layer underneath the gate.
I-V Characteristics
Channel Charge
A channel is formed when VG is increased to the point
that the voltage difference between the gate and
the channel exceeds VTH.
MOSFET as a variable resistor
The conductive channel between S and D can be viewed
as resistor, which is voltage dependent.
Application of VDS
What happens when you introduce a voltage at the drain terminal?
Channel Potential Variation
E.g. VS=0, VG=0.6, VD=0.6
At x=0, VG-VX=0.6 (more than VTH)
At x=L, VG-VX=0 (less than VTH)
VX the voltage along the channel
VX increases as you move from S to D.
VG-VX is reduced as you
move from S to D.
Pinch Off
Linear
Region
Small VDS
Saturation
Region
Large VDS
No channel
Electrons reaches the D
via the electric field in the
depletion region
Conceptual Visualization of
Saturation and Triode(Linear)
Region
NMOS
PMOS
I-V Characteristic Equations for
NMOS transistor
To produce a channel (VGS>VTH)
(Triode Region:
VDS<VGS-VTH)
Saturation: VDS>VGS-VTH
I-V characteristic Equation for
PMOS transistor
MOSFTE as a controlled linear
resistor
1. Take derivative of ID with respect to VDS
2.
For small VDS, the drain resistance is
Example
Ron=233.625 Ohms
VS=100/(100+233.625)
*100 mV=29.97 mV
Sweep VGS to change MOS
resistance and VS
Transistor in Saturation Region
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I-V characteristics
Transconductance
Output resistance
Body transconductance
Saturation of Drain Current
Transconductance
Analog applications:
How does ids respond to changes in VGS?
IDS vs VGS
0.13 um NMOS
VDS=0.6 V
W/L=12um/0.12 um
VB=VS=0
Y axis: ids
X axis: Vgs
Different Expressions of
Transconductance
Transconductance in the triode
region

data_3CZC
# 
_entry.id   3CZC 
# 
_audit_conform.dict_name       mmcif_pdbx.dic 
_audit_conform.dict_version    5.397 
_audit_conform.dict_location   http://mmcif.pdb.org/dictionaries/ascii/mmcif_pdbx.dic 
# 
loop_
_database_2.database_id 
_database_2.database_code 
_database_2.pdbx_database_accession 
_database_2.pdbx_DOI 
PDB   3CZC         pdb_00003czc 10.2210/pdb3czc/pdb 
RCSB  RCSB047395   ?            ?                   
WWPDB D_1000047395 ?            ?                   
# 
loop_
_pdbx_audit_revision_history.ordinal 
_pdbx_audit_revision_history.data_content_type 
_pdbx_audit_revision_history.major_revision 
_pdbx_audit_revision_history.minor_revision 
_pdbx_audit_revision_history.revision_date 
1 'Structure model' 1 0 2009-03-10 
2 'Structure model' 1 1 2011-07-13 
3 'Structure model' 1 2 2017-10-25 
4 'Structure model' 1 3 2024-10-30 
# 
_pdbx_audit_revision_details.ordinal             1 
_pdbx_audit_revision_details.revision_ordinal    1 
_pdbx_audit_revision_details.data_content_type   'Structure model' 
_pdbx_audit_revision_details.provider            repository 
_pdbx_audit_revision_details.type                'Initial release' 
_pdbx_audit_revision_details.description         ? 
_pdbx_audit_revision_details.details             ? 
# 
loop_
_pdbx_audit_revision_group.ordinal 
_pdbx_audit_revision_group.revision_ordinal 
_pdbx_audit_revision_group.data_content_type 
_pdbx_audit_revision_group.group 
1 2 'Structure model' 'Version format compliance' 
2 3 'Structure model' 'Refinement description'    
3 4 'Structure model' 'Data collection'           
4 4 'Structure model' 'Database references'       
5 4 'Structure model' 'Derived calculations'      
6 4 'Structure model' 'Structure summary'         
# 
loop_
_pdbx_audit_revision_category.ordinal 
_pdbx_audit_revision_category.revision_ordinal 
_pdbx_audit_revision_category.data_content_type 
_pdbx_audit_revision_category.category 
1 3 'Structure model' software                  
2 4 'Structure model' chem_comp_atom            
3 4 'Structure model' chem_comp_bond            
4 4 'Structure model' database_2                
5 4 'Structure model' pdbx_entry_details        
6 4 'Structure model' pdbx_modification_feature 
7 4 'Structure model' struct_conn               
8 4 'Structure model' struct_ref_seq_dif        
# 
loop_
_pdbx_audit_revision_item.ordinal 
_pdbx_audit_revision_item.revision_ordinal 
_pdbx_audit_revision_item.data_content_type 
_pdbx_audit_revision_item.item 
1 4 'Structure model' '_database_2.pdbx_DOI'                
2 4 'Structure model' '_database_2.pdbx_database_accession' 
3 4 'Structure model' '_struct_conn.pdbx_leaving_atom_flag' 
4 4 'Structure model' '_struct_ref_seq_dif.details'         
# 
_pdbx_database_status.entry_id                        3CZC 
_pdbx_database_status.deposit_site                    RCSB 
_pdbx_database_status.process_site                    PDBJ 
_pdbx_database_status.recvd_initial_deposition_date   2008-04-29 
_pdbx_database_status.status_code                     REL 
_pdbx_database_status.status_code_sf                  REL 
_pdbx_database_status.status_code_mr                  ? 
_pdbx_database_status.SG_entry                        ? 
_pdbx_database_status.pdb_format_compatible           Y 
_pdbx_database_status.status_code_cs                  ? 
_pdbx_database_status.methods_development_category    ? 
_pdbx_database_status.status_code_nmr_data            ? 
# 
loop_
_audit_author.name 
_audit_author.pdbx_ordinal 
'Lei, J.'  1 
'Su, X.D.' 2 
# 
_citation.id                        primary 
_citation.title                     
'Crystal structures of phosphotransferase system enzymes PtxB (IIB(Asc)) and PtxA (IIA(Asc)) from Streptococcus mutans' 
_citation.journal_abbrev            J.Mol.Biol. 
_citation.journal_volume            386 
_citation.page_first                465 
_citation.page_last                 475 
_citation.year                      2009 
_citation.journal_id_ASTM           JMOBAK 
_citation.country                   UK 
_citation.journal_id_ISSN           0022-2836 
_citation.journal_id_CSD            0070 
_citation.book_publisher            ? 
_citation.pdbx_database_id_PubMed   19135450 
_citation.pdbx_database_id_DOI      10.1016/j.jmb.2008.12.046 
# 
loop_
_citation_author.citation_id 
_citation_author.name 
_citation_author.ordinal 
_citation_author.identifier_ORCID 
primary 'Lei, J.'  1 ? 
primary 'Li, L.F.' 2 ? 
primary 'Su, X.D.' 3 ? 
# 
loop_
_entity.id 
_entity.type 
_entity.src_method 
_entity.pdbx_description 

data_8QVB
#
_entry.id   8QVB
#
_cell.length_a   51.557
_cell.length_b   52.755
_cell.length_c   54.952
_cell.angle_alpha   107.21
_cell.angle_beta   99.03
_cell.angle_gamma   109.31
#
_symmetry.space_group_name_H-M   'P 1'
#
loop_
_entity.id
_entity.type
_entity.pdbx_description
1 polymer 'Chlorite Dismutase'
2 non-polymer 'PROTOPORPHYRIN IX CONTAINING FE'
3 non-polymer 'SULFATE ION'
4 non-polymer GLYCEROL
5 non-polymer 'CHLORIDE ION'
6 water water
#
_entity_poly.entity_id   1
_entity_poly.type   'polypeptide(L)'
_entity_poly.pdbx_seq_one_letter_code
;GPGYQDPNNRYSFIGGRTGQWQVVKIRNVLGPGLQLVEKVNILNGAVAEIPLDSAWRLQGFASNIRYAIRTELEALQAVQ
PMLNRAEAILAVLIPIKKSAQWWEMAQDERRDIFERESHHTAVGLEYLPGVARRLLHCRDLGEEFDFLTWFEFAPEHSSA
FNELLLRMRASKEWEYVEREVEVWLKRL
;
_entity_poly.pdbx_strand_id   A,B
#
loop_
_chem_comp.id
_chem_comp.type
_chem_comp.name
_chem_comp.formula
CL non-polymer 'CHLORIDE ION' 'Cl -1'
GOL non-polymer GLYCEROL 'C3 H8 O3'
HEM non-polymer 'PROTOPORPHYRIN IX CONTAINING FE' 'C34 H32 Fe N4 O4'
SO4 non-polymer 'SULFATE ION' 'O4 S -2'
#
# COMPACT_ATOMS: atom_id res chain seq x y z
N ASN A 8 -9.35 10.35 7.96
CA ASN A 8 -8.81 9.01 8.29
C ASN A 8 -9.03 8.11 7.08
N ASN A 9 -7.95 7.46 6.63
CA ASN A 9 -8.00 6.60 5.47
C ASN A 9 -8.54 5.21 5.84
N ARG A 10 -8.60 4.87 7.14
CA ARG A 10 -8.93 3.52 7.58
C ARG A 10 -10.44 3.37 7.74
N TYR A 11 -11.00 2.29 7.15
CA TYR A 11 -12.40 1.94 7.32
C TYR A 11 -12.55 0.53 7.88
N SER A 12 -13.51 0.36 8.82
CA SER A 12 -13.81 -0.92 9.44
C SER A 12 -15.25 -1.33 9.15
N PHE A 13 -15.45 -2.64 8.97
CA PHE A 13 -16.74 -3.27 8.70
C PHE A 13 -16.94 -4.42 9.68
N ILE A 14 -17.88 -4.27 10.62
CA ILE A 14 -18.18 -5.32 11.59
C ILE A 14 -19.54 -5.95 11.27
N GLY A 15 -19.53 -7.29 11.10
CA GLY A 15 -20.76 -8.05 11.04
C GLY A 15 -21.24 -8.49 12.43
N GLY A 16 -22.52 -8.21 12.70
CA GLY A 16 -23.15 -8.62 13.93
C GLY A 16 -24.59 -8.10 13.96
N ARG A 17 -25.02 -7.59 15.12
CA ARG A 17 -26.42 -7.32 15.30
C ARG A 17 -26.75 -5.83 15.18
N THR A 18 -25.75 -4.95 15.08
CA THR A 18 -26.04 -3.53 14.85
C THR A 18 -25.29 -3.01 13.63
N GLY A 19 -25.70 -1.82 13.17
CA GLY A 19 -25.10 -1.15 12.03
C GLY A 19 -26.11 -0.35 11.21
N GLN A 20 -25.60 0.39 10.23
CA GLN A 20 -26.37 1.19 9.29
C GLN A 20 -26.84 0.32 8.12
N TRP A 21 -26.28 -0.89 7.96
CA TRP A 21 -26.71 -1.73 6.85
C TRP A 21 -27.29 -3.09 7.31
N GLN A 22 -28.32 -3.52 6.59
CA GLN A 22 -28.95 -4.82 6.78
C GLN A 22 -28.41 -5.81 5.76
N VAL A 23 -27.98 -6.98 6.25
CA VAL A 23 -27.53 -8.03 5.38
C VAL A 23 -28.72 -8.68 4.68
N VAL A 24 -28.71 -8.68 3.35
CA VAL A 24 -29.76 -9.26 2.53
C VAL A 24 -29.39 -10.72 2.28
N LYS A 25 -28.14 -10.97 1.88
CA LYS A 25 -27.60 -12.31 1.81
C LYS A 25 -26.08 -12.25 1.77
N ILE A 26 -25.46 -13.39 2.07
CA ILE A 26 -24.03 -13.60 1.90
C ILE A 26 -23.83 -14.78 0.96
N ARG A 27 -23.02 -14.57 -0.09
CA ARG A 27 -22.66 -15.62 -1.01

(Triode region)
For amplifier applications, MOSFETs are biased in saturation
gm as function of region
0.13 um NMOS
VGS=0.6 V
W/L=12um/0.12 um
VB=VS=0
Y axis: gm
X axis: vds
saturation
linear
Channel Length Modulation
As VDS increases, L1 will move towards the source, since
a larger VDS will increase VX .
L is really L1
ID will increase as VDS increases.
The modulation of L due to VDS is called channel length modulation.
Controlling channel modulation
For a longer channel length, the relative change in L and
Hence ID for a given change in VDS is smaller.
Therefore, to minimize channel length modulation, minimum
length transistors should be avoided.
gds
0.13 um NMOS
VGS=0.6 V
W/L=12um/0.12 um
VB=VS=0
Y axis: gm
X axis: vds
Slope due to
channel length
modulation
saturation
linear
Output resistance due to gds
More on Body Effect
• Example
• Analysis
• gmbs
Variable S-B Voltage
constant
VTH as a function of VSB
Body effect coefficient
VSB dependent
(VTH0: with out body effect)
Sensitivity of IDS to VSB
gm
(chain rule)
η=1/3 to 1/4, bias dependent
Small Signal Model
• If the bias current and voltages of a
MOSFET are only disturbed slightly by
signals, the nonlinear amd large signal
model an be reduced to linear and
small signal representation.
Small signal model of an NMOS
MOS Device Layout
MOS Capacitances
Bias dependent CGS and CGD
Complete NMOS Small Signal
Model
Complete PMOS Small Signal
Model